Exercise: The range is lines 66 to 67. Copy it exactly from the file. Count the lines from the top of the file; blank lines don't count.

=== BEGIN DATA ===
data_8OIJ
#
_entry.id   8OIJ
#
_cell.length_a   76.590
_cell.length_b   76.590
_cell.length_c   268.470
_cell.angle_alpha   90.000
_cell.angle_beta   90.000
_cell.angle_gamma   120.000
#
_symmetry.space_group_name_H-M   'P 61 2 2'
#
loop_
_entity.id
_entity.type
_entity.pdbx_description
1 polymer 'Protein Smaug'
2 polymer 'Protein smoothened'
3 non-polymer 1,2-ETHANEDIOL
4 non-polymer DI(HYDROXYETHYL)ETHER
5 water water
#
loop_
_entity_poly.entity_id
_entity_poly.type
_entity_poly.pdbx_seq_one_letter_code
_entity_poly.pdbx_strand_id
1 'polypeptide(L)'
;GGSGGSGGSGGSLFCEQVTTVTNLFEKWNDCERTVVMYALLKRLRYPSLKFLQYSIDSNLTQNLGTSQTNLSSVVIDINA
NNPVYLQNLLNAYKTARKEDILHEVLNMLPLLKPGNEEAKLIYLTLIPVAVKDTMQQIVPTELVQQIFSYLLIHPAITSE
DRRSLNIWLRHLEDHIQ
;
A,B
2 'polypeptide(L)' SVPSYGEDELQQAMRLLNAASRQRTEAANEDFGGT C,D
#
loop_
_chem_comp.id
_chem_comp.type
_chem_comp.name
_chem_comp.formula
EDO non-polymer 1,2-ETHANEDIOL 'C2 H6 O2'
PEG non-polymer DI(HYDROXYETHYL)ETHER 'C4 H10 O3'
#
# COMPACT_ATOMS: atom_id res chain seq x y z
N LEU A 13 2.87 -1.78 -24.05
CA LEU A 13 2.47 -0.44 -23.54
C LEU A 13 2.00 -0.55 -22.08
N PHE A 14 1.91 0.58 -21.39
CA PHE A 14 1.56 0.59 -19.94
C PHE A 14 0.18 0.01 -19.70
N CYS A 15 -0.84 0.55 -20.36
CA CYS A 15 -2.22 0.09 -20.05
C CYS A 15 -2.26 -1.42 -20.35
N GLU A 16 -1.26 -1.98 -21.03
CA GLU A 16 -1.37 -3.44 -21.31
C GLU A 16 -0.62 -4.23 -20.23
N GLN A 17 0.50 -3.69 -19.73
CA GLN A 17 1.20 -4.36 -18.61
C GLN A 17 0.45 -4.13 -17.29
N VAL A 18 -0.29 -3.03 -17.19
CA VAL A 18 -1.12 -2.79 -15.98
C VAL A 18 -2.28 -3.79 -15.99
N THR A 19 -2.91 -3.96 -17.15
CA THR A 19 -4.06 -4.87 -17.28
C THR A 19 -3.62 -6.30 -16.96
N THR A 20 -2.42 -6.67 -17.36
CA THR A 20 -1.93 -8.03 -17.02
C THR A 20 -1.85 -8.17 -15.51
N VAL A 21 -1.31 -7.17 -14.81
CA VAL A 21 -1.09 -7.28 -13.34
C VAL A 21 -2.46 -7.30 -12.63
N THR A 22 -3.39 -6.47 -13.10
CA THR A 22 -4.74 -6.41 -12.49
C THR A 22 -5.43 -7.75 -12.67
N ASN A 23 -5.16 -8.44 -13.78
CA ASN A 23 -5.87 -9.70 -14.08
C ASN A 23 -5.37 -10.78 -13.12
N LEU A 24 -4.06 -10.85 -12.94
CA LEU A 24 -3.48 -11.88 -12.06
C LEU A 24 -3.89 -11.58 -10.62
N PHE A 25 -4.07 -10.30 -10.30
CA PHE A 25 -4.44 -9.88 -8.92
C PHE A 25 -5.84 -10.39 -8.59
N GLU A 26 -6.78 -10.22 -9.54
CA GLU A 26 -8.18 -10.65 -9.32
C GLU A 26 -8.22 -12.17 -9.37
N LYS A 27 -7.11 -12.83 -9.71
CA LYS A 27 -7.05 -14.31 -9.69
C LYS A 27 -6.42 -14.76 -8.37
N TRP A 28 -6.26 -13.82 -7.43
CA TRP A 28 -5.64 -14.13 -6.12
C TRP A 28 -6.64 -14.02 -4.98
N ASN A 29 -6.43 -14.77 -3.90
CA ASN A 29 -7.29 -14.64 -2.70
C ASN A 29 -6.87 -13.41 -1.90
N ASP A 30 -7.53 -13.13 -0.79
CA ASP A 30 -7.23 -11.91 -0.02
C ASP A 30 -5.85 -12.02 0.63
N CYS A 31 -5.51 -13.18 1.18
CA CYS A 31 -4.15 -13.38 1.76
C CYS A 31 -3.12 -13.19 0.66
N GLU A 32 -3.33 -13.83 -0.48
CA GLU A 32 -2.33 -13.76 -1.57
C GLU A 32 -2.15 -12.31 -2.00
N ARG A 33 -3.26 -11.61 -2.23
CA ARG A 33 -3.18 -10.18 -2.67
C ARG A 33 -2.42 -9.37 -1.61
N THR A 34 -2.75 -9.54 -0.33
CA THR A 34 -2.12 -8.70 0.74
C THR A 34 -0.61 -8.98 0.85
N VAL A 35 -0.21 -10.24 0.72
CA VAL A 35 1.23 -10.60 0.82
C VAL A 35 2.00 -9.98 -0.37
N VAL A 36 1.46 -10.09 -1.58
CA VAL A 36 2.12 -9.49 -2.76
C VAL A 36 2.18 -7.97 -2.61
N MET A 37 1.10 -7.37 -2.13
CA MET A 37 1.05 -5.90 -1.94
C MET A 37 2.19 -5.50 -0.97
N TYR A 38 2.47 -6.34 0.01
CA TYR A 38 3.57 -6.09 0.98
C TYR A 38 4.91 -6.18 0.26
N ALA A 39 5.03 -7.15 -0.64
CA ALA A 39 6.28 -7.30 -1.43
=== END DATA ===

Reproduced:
C THR A 19 -3.62 -6.30 -16.96
N THR A 20 -2.42 -6.67 -17.36